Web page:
- The following morning remove your dough from the refrigerator and on a lightly floured surface roll it out to a rectangular shape. It should be about 12″x7″ which should allow for you to place the butter block on it and still have dough on either side. Create neat and straight edges on the dough and maintain them while rolling and shaping.
- Place your butter block in the center of the rolled out dough. It should have 3 or so inches of dough above and below it, and roughly ½ inch on either side.
- Fold in the longer edges to completely cover the butter and then seal it in the dough by pinching each side.
- Using your rolling pin, start from the center of your newly encased dough and roll it into a 9″x16″ rectangle. I found it easiest to simply press it out using the rolling pin first before using a rolling motion. Do your best to ensure an even thickness throughout.
- Once you’ve rolled out the dough, fold it in thirds (letter style). You want to make sure the edges line up nicely and are as straight as possible. Cover in plastic wrap and refrigerate it for 30 minutes.
- After allowing the butter to cool, remove it and roll it out once more to 9″x16″ and fold letter style again.
- Place in the refrigerator for 30 more minutes, and after repeat this process of rolling and refrigerating once more. In total you will have laminated the dough three times. Because you are folding each existing layer three times with each lamination, you will have 81 layers of dough and butter at this point.
- Roll your dough out to 21″x12″. Make sure to keep your surface floured so that the dough does not stick. If you would like the cronuts to be thicker do not roll the dough out this large.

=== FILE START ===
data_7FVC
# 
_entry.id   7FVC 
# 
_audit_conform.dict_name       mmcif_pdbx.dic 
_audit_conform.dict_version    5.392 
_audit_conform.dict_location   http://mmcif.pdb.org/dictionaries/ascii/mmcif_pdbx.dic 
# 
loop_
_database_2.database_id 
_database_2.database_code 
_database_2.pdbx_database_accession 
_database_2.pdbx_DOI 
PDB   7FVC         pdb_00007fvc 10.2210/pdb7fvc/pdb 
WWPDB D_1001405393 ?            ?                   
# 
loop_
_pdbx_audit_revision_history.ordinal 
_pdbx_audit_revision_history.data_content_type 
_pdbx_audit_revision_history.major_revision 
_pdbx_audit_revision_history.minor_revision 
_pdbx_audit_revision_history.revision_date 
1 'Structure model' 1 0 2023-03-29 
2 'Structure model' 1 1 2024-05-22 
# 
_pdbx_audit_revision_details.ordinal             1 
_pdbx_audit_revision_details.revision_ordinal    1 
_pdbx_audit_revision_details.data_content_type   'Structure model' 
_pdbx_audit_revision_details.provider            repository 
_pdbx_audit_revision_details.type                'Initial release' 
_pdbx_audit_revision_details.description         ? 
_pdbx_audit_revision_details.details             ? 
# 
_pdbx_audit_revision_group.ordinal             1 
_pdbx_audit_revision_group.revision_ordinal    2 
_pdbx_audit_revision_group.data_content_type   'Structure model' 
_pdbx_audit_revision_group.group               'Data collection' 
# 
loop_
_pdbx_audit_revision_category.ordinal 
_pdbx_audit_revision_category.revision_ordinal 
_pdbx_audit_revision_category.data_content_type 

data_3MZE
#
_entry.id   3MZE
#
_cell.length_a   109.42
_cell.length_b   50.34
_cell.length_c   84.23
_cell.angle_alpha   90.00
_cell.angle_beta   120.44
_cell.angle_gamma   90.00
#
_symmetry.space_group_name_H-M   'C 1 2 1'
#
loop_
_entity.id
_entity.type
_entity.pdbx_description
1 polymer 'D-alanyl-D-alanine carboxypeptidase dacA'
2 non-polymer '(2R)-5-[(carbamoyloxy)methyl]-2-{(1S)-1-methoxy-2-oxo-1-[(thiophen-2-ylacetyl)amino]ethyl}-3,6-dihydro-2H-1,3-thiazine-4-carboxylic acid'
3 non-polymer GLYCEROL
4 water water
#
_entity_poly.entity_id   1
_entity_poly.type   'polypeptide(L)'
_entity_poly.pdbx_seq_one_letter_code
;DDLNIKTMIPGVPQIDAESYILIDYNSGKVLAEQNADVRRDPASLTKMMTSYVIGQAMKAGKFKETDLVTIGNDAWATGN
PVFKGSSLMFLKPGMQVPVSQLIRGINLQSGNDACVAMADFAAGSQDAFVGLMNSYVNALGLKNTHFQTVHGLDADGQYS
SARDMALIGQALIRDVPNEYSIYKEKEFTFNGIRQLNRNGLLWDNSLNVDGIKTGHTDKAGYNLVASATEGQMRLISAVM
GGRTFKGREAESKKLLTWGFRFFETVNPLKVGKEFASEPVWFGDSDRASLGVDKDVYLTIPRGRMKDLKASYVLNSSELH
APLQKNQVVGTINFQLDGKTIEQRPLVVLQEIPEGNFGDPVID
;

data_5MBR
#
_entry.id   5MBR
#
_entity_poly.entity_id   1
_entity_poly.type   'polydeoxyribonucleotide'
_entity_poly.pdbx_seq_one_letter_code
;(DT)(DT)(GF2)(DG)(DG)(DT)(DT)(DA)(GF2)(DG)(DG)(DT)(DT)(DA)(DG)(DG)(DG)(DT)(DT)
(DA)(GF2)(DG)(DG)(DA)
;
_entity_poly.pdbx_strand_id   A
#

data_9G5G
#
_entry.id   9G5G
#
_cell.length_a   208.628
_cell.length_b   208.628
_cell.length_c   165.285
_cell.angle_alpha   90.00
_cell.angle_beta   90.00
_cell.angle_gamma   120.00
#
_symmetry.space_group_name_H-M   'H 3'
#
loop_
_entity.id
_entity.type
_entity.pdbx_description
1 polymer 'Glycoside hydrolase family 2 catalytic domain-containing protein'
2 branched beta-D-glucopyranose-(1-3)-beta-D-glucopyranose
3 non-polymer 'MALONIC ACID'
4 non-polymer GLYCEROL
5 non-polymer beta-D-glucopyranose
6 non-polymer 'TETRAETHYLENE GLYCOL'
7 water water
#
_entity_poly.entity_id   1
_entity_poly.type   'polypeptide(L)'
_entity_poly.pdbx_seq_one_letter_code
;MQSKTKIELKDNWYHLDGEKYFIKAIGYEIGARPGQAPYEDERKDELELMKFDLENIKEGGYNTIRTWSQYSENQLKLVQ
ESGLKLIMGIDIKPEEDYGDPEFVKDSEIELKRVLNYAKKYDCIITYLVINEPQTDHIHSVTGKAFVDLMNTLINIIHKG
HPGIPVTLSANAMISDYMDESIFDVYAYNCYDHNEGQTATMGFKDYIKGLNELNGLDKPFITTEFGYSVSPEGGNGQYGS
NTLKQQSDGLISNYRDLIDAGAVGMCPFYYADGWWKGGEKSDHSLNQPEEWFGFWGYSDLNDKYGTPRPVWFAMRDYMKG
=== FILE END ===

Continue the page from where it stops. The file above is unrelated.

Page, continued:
- Using a pastry cutter or cup that is about 3" wide, cut out circles of dough and place on a baking sheet lined with parchment or a baking mat. Place about ½" apart. Do this until you cannot make any new cutouts.
- Using a smaller, roughly 1" cutter or cup (I used the top of a spice jar), cut out holes from the center of each piece. Set aside on a baking sheet or other parchment lined flat surface.
- Re roll any excess dough and repeat this process until you have used up all the dough. Cover each set of cronuts with plastic wrap and let rise at room temperature for 3 hours (or in the refrigerator overnight).
- About 20 minutes before you are ready to fry the cronuts pour oil into a wide but sufficiently tall (5" or higher) pot. You will want at least 2" of oil. Place a candy thermometer on the side and turn the heat to medium-high. You want the oil to reach 340 F, however once you place the cronuts in the temperature will rise, so preheating to 325 F is fine.
- When the oil has heated gently drop as many cronuts or cronut holes as will comfortably fit in the pot. Let cook for 60-90 seconds, depending on how thick your cronuts are. The side in oil should reach a dark golden brown, but not burn. When ready flip them over and let cook another 60-90 seconds.
- Using a slotted spoon or large utensil remove finished cronuts and place on a cooling rack lined with paper towels.
- Repeat the frying process until all cronuts have been fried. Keep an eye on the oil temperature as it will rise and fall throughout the cooking process. Try and keep it as close to 340 F as possible.
- Once cooled for 5-10 minutes, roll cronuts in cinnamon sugar and set aside. If desired pipe with custard or top with icing. Serve warm.
Cronut inspiration courtesy of Dominique Ansel Bakery.